Social Control, Power, Social Order, Inequality, Social Movements, Corrections, Prison Culture, Environmental Sociology, Mexico, Qualitative Methods.
The following class are those I have taught at Saint Francis University: Crime and Delinquency; The Sociology of Criminal Justice; The Sociology of Corrections; The American Court System; American and Social Problems; Introduction to Sociology; Seminar in Social Control; The Sociology of Art, Service and Inequality (Special Topics Course Taught in Mexico); Criminal Justice Internship/Research Projects; Honors special topics reading courses: Serial Murderers; Stop Genocide; Women’s Lives and Decisions
I have also taught The Sociology of Women Online at University of Nebraska, Environmental Sociology, Drugs and Society, Honors Seminar in Sociology at the University of Nebraska, Lincoln,
Academic Career Information: Dr. Teelyn Mauney received her Ph.D. in Sociology with an emphasis in Criminology and Environmental Sociology from the University of Nebraska, Lincoln in 2005. She taught from 2004-2005 fulltime at the University of Nebraska, Lincoln. After that, in 2005 (FALL), she came to teach at Saint Francis University in the Criminal Justice/Sociology program.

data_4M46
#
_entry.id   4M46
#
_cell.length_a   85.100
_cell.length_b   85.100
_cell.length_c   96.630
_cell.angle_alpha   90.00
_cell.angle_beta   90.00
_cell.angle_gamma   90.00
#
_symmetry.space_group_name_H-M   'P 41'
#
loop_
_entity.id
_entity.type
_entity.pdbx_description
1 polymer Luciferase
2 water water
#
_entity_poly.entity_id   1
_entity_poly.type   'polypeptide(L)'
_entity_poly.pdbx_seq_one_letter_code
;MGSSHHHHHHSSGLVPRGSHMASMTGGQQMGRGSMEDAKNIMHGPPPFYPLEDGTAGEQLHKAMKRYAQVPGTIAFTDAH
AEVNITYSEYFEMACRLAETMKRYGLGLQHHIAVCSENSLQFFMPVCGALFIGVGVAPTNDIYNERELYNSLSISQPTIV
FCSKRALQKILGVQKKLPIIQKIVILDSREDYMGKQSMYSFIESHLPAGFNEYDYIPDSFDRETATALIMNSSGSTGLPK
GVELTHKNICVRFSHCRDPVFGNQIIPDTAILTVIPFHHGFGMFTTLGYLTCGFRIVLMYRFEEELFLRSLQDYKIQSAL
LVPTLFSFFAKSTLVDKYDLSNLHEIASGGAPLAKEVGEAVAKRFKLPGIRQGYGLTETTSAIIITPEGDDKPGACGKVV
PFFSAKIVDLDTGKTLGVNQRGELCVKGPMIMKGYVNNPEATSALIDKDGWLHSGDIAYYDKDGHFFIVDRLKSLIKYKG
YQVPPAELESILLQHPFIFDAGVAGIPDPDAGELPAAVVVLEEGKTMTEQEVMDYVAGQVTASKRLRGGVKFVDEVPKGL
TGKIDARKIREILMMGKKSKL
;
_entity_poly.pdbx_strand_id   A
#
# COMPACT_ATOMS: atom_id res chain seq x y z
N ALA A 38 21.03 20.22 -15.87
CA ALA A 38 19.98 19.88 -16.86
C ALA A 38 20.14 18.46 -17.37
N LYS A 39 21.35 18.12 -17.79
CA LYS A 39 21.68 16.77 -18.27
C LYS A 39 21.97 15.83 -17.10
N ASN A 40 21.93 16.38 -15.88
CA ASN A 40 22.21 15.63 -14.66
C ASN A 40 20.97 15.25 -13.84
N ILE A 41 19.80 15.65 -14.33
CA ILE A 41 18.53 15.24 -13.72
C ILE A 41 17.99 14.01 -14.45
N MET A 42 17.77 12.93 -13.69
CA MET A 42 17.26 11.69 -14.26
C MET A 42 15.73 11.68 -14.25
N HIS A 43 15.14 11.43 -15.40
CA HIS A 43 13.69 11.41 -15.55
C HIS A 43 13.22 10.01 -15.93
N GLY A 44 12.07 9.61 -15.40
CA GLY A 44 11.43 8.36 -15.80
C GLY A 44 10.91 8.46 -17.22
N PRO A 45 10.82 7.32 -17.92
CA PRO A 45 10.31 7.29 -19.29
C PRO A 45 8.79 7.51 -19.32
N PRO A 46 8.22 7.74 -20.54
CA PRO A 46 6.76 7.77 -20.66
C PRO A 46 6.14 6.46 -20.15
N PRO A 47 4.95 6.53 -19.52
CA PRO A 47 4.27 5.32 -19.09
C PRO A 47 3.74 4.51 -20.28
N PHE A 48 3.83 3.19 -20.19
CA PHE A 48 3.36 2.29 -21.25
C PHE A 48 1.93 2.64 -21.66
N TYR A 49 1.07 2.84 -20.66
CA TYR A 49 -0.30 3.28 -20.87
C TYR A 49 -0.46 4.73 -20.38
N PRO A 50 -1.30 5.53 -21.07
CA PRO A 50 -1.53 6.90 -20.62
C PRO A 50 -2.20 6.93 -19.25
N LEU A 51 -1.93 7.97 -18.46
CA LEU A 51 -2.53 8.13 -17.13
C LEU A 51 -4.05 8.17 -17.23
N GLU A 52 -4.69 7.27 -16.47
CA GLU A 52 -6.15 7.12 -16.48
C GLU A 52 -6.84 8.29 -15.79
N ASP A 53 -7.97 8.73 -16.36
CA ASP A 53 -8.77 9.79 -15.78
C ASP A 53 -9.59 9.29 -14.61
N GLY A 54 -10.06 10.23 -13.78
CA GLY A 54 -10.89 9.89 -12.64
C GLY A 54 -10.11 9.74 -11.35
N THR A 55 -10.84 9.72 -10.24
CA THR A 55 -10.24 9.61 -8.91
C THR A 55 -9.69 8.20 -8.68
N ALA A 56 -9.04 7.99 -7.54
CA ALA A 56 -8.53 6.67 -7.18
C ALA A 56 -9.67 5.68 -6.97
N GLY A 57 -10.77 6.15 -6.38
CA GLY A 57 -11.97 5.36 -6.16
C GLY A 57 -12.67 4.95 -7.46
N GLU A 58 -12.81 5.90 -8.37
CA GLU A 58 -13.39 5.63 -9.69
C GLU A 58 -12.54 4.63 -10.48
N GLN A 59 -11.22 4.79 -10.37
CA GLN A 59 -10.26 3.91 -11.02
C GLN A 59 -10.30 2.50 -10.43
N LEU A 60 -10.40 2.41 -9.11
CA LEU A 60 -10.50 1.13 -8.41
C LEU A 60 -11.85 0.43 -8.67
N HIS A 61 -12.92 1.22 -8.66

Dr. Mauney is the faculty advisor for the Criminal Justice Club (2005 to present). Most recently, she has been appointed to be the Assistant Director of the Student Abroad in Mexico Program. In Fall (2008) she was an invited speaker at the Northeastern Renewable Energy Conference at Penn State.
My primary research interest is in the area of social control. I am interesting in formal social control through the criminal justice system and I am interested in informal social control. I am primarily interested in how human societies create/use social control to create social order when they are able to do so without crossing over the line into oppression.
A research project I conducted in this area focused on a small, rural community in the Midwest and how a group of local citizens came together to fight and successfully control a fortune 500 meatpacking company which was polluting the air and harming human and environmental health. Currently, I am involved in a research project with Dr. Zhang and the SFU Renewable Energy Center on resistance to and acceptance of wind energy projects in communities here. I am interested in this because it differs from my dissertation research significantly. A community is still fighting to change corporate behavior, but in this case the communities are fighting against what some consider environmentally beneficial structures – wind farms that produce renewable energy.
As a teacher, I am very interested in promoting my students and one of the main ways to accomplish this is to help them build their professional resumes with experiences and honors that have meaning in the academic and business world. I have re-opened the Honors Society in Sociology – Alpha Kappa Delta. We inducted five students last year (2008) and are inducting more this year. Dr. Zhang and I hired three research assistants for the Wind Energy Project, which enables students to show they have had original research experience and this helps with graduate school, scholarships and with job acquisition. Additionally, I bring many representatives from the justice field to campus which helps student gain internship opportunities and job connections.